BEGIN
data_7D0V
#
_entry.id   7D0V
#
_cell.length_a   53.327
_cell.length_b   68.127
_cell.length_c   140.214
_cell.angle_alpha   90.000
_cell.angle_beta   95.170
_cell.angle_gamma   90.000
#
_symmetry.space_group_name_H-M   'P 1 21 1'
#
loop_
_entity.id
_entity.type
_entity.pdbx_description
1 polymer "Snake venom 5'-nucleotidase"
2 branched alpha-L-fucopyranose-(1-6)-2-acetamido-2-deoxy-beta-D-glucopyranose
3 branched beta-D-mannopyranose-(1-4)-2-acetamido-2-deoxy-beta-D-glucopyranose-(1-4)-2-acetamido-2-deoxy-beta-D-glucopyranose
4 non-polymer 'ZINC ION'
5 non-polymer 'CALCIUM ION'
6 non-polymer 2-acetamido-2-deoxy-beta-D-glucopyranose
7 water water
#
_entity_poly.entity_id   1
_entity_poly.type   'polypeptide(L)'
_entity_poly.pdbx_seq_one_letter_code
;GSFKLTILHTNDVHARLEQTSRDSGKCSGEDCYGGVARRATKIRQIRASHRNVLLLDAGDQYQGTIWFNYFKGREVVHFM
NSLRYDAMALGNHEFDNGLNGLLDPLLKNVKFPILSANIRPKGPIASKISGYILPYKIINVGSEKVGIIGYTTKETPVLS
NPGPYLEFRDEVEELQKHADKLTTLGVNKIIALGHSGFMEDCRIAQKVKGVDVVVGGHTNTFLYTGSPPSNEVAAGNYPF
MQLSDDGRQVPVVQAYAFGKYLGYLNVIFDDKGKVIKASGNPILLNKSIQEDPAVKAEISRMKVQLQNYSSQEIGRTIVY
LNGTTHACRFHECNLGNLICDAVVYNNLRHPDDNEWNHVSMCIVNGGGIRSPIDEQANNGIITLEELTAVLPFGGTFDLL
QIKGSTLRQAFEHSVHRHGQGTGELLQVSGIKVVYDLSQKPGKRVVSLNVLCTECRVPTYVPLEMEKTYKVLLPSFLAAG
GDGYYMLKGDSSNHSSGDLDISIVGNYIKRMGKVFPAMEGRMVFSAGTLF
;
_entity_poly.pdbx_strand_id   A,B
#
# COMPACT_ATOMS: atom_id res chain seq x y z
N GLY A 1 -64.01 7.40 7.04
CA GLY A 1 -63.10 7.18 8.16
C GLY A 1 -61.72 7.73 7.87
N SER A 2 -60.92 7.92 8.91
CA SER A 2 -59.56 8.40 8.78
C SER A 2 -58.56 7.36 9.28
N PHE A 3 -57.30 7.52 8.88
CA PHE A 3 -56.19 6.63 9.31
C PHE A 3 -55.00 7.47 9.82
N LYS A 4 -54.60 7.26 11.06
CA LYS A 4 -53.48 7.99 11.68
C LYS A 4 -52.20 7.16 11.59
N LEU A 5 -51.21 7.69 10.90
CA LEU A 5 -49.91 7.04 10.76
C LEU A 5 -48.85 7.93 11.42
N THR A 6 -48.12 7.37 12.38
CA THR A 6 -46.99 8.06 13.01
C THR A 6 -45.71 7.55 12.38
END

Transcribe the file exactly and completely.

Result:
data_7D0V
#
_entry.id   7D0V
#
_cell.length_a   53.327
_cell.length_b   68.127
_cell.length_c   140.214
_cell.angle_alpha   90.000
_cell.angle_beta   95.170
_cell.angle_gamma   90.000
#
_symmetry.space_group_name_H-M   'P 1 21 1'
#
loop_
_entity.id
_entity.type
_entity.pdbx_description
1 polymer "Snake venom 5'-nucleotidase"
2 branched alpha-L-fucopyranose-(1-6)-2-acetamido-2-deoxy-beta-D-glucopyranose
3 branched beta-D-mannopyranose-(1-4)-2-acetamido-2-deoxy-beta-D-glucopyranose-(1-4)-2-acetamido-2-deoxy-beta-D-glucopyranose
4 non-polymer 'ZINC ION'
5 non-polymer 'CALCIUM ION'
6 non-polymer 2-acetamido-2-deoxy-beta-D-glucopyranose
7 water water
#
_entity_poly.entity_id   1
_entity_poly.type   'polypeptide(L)'
_entity_poly.pdbx_seq_one_letter_code
;GSFKLTILHTNDVHARLEQTSRDSGKCSGEDCYGGVARRATKIRQIRASHRNVLLLDAGDQYQGTIWFNYFKGREVVHFM
NSLRYDAMALGNHEFDNGLNGLLDPLLKNVKFPILSANIRPKGPIASKISGYILPYKIINVGSEKVGIIGYTTKETPVLS
NPGPYLEFRDEVEELQKHADKLTTLGVNKIIALGHSGFMEDCRIAQKVKGVDVVVGGHTNTFLYTGSPPSNEVAAGNYPF
MQLSDDGRQVPVVQAYAFGKYLGYLNVIFDDKGKVIKASGNPILLNKSIQEDPAVKAEISRMKVQLQNYSSQEIGRTIVY
LNGTTHACRFHECNLGNLICDAVVYNNLRHPDDNEWNHVSMCIVNGGGIRSPIDEQANNGIITLEELTAVLPFGGTFDLL
QIKGSTLRQAFEHSVHRHGQGTGELLQVSGIKVVYDLSQKPGKRVVSLNVLCTECRVPTYVPLEMEKTYKVLLPSFLAAG
GDGYYMLKGDSSNHSSGDLDISIVGNYIKRMGKVFPAMEGRMVFSAGTLF
;
_entity_poly.pdbx_strand_id   A,B
#
# COMPACT_ATOMS: atom_id res chain seq x y z
N GLY A 1 -64.01 7.40 7.04
CA GLY A 1 -63.10 7.18 8.16
C GLY A 1 -61.72 7.73 7.87
N SER A 2 -60.92 7.92 8.91
CA SER A 2 -59.56 8.40 8.78
C SER A 2 -58.56 7.36 9.28
N PHE A 3 -57.30 7.52 8.88
CA PHE A 3 -56.19 6.63 9.31
C PHE A 3 -55.00 7.47 9.82
N LYS A 4 -54.60 7.26 11.06
CA LYS A 4 -53.48 7.99 11.68
C LYS A 4 -52.20 7.16 11.59
N LEU A 5 -51.21 7.69 10.90
CA LEU A 5 -49.91 7.04 10.76
C LEU A 5 -48.85 7.93 11.42
N THR A 6 -48.12 7.37 12.38
CA THR A 6 -46.99 8.06 13.01
C THR A 6 -45.71 7.55 12.38